Most notably, before the final extinction of lions in North America, they also disappeared from Eastern Beringia at the same time as brown bears, reappearing thousands of years later. This points to wider ecosystem changes in the region during this period. Our results coincide with reported changes in abundance and diversity of vegetation, which would have impacted herbivore populations and with knock-on effects on predator populations (such as lions and brown bears).
Were there any limitations to your latest research? If so, what were they?
The rarity of fossil bones is always a challenge when studying the past—only bones from very few animals survive until the present day, and even these are hard to find. We relied on a big international team to help us find the pieces of the puzzle and put them all together. It’s impossible to do this type of research alone.
A further limitation, and of ancient DNA research in general, is the correlation of DNA preservation with temperature. Consequently, the geographic distribution of well-preserved specimens is biased towards colder regions (such as permafrost regions of Russia and North America). This results in an overrepresentation of colder regions (for example Eastern Beringia) over warmer regions (for example, the southern USA).
Why is studying the disappearance of animals important not only for scientific research but for conservation efforts?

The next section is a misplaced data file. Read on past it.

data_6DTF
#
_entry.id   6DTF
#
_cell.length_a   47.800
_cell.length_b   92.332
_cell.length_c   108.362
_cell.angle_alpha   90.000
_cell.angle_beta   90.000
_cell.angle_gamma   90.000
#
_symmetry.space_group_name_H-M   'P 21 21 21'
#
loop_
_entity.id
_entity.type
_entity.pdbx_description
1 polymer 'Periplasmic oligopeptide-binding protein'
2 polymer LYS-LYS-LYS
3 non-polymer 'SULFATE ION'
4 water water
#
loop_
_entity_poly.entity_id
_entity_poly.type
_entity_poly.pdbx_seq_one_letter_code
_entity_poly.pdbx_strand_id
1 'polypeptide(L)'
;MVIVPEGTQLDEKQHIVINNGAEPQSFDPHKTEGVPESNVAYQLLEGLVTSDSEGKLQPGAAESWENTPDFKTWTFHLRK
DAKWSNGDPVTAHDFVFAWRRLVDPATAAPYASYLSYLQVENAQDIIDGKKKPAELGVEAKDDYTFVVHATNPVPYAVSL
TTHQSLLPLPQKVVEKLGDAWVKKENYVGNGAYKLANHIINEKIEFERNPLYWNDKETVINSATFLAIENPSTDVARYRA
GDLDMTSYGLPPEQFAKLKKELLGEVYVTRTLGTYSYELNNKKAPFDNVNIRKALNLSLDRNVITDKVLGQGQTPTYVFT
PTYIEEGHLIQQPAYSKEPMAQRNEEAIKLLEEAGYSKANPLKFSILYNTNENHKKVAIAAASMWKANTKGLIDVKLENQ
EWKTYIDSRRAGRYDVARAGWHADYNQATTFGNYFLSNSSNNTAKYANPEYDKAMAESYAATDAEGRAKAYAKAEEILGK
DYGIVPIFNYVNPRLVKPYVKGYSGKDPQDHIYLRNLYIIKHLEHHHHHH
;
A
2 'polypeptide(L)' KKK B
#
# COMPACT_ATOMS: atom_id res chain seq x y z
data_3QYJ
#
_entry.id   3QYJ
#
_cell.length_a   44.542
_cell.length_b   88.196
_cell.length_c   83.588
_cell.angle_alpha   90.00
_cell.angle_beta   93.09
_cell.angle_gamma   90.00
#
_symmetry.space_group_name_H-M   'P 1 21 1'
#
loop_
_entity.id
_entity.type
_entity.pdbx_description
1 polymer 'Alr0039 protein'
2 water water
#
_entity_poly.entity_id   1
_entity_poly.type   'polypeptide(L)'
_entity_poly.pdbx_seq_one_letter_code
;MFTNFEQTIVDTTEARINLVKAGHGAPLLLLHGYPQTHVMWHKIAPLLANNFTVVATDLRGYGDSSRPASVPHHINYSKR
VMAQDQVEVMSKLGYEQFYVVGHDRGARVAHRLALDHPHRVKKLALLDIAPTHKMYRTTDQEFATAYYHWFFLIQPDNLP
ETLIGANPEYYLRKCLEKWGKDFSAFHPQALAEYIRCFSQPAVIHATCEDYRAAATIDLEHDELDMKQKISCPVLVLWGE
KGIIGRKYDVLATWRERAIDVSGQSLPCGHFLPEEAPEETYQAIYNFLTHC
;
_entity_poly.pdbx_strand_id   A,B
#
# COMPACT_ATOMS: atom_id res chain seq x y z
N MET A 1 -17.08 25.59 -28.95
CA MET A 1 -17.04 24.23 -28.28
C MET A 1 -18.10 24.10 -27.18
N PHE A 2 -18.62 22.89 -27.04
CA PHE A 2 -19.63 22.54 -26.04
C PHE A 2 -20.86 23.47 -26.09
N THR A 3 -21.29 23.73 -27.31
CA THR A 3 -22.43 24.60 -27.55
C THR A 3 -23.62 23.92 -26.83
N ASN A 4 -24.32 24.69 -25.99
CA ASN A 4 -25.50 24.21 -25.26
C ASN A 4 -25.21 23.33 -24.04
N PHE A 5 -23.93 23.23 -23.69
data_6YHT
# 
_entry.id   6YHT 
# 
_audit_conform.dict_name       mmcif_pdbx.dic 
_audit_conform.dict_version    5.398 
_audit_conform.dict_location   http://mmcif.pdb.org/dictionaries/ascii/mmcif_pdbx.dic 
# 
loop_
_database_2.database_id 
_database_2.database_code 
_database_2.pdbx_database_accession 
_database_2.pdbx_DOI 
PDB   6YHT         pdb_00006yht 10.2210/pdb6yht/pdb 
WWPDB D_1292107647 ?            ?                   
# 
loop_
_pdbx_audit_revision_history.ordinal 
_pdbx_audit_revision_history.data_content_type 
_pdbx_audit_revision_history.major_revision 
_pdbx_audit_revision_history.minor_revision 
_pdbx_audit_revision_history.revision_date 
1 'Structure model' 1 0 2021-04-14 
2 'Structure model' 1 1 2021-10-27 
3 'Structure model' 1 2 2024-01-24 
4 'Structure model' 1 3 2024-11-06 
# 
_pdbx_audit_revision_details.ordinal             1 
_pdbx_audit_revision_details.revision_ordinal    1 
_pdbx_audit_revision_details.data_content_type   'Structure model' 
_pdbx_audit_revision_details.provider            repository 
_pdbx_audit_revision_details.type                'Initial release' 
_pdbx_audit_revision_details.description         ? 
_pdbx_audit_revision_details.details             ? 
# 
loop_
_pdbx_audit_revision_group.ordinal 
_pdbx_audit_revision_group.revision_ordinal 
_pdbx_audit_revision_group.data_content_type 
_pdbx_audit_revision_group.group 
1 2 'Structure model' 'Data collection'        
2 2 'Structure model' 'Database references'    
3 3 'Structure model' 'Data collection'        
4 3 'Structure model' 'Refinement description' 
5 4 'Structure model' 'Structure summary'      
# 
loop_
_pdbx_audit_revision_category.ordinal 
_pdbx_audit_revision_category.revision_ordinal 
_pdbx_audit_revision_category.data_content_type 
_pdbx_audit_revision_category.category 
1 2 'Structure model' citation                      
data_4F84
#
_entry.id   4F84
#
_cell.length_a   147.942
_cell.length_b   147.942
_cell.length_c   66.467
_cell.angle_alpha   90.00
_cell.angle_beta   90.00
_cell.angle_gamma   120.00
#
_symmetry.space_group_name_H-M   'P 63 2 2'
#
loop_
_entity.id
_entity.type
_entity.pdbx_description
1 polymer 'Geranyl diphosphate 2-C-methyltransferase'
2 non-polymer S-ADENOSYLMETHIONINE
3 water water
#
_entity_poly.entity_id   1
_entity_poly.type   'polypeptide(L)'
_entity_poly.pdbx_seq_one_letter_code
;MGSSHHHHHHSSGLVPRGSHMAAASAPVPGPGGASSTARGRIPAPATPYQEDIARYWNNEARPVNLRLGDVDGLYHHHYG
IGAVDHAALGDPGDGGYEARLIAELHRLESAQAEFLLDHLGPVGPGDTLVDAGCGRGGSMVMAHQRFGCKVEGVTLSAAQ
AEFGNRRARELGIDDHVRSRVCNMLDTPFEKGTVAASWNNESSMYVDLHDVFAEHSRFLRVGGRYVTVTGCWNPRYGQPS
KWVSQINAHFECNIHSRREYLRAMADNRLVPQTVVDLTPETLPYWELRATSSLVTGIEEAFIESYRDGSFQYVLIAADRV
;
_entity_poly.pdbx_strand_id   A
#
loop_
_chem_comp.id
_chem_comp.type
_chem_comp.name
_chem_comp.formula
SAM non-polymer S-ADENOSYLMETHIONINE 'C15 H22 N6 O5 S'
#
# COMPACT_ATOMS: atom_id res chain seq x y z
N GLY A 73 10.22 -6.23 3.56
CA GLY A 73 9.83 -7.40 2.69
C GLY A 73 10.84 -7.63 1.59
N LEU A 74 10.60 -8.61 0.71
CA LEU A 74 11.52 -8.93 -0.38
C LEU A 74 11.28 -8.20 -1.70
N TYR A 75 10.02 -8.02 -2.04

Most of our knowledge about the function and diversity of present-day ecosystems comes from observation over the last few hundred years. This is only the blink of an eye in the context of life’s history, which can give the impression that the distribution of species and the size of their populations are relatively constant through time.
By using fossil and genetic data to study biodiversity change over tens- to hundreds of thousands of years, we can gain a better understanding of long-term cycles and trends. This can provide useful baseline data for conservation, and provide points of comparison for how species and ecosystems have responded to similar changes in the past.
How can changes in an ecosystem impact the extinction of a species?
The relationships and interactions between different species that are part of the same ecosystem can be very complex. A change in the climate or environment may not affect a given species directly, but if an important prey species or predator is affected, then impacts can cascade and dramatically reshape whole ecosystems.